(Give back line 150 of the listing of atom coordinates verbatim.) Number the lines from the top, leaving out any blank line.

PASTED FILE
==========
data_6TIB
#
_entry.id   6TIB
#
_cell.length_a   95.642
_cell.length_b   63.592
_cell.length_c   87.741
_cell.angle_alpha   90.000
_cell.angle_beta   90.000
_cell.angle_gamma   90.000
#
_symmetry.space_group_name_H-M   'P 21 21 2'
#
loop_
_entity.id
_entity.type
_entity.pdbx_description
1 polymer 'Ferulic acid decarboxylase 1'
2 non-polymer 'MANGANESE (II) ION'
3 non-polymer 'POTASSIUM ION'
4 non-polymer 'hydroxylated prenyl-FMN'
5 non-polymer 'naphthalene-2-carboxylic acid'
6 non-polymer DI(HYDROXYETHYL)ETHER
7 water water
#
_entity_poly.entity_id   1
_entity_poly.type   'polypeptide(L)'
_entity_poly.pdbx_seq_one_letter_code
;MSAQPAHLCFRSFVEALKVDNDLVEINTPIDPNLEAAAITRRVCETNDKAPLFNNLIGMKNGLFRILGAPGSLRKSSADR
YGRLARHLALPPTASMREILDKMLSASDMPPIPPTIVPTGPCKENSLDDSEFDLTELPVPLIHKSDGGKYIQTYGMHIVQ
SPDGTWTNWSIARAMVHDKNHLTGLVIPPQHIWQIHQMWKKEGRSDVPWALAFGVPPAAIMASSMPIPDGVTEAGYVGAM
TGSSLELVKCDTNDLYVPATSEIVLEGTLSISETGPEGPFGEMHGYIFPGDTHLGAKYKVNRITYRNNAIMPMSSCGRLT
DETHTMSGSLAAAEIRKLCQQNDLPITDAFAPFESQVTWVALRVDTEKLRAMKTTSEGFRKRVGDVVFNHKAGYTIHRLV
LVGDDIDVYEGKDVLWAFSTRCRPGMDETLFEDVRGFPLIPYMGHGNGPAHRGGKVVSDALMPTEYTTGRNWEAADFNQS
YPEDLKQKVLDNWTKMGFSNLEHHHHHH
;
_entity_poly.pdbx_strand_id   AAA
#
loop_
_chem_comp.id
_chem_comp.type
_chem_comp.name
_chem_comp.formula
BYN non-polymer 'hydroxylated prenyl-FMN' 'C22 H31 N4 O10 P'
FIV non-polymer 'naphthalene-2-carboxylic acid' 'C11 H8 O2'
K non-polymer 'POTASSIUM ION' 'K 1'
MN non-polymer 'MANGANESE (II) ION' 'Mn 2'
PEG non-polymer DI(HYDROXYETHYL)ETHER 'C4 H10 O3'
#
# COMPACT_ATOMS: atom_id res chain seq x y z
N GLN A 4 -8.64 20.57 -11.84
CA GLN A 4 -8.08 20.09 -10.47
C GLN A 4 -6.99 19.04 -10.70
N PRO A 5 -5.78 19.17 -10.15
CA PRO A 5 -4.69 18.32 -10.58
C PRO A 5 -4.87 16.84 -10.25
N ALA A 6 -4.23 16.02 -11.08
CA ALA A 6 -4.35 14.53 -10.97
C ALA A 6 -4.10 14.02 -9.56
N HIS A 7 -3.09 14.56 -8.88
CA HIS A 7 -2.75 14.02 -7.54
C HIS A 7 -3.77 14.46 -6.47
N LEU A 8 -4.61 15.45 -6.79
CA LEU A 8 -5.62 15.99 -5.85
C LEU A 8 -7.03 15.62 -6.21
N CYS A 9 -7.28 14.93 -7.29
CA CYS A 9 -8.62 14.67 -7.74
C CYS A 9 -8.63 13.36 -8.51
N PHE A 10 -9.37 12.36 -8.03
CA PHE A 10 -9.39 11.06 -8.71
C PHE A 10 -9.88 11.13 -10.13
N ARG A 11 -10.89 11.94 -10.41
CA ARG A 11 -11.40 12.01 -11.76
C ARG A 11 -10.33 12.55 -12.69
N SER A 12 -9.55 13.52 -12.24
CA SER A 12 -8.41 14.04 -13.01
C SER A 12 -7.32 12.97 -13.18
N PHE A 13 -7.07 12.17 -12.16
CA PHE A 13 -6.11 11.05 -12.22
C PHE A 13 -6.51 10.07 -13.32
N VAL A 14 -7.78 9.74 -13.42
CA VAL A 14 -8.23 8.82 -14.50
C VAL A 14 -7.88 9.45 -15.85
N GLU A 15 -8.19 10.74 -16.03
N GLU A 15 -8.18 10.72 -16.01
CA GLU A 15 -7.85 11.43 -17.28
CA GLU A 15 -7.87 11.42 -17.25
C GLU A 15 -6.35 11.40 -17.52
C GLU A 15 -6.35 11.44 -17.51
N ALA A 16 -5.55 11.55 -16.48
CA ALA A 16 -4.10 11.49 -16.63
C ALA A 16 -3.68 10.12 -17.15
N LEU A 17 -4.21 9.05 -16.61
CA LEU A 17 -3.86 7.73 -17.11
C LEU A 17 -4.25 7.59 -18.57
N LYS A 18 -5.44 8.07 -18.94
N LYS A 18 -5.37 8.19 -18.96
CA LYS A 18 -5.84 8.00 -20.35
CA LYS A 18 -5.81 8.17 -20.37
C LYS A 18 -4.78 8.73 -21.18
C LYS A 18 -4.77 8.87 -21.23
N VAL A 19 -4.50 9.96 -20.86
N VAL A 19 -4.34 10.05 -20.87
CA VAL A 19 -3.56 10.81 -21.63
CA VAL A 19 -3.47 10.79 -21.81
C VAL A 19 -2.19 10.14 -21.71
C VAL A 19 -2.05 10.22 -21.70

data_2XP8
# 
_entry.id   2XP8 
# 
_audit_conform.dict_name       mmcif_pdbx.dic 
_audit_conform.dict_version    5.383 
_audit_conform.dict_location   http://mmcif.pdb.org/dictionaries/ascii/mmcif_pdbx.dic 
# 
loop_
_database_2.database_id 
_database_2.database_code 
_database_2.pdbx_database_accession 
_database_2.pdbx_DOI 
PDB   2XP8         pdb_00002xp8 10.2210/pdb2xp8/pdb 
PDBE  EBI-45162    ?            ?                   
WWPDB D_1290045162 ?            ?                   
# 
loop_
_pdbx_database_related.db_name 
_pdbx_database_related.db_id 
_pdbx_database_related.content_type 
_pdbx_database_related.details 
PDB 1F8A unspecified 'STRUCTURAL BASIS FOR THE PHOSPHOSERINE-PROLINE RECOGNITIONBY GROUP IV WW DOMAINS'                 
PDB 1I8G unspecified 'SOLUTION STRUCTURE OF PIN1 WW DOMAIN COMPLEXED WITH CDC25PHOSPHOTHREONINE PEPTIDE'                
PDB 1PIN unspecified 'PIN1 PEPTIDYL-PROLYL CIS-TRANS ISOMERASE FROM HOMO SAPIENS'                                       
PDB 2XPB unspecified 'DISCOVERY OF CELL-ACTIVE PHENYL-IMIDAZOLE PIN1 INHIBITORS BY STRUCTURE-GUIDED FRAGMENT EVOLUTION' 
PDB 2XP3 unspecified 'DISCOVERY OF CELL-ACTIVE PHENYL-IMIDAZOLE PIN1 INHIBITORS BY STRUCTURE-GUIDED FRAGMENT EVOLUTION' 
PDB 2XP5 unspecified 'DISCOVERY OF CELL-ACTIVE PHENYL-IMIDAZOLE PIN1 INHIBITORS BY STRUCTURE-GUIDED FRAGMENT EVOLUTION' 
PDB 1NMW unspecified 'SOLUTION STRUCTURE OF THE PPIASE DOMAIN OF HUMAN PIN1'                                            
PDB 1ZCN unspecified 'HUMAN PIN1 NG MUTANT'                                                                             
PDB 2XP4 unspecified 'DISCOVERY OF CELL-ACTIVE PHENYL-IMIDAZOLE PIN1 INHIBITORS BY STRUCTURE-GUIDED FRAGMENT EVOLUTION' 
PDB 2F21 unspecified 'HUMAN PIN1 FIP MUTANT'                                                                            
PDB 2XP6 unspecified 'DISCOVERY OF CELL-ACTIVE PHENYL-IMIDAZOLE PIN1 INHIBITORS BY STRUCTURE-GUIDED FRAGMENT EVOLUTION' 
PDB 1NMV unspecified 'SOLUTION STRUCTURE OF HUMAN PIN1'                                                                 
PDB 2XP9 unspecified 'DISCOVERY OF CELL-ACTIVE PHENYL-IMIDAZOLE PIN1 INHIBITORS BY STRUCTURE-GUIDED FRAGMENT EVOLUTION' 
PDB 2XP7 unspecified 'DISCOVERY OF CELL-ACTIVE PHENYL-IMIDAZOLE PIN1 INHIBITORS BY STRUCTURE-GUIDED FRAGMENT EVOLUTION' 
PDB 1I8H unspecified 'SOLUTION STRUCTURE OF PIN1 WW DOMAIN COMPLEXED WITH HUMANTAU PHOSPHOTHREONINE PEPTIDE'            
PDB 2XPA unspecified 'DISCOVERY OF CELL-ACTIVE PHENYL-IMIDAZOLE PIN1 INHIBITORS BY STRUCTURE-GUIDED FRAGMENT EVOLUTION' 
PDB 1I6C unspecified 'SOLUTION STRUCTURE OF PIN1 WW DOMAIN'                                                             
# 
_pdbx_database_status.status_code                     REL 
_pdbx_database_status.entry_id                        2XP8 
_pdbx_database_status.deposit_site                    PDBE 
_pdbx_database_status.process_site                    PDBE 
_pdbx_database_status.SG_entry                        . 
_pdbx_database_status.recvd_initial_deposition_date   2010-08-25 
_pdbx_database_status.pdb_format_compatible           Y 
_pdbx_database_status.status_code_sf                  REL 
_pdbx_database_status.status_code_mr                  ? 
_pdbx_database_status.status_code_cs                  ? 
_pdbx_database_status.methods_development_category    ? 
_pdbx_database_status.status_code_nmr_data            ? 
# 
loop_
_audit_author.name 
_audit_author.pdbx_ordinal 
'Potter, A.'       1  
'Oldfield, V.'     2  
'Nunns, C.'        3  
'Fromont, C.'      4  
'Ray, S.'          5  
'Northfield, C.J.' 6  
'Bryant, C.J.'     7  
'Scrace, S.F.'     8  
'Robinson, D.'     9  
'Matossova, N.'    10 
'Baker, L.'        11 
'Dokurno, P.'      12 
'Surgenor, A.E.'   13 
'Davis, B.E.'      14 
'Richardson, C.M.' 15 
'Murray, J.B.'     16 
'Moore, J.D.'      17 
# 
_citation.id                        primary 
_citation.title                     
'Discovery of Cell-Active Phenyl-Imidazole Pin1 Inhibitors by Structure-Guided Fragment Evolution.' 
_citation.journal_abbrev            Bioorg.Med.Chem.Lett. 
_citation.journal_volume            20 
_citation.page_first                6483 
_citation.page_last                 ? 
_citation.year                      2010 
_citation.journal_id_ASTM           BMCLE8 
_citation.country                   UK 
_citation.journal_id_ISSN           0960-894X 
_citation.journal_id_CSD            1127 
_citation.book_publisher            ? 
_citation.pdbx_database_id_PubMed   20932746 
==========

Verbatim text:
_pdbx_database_status.deposit_site                    PDBE 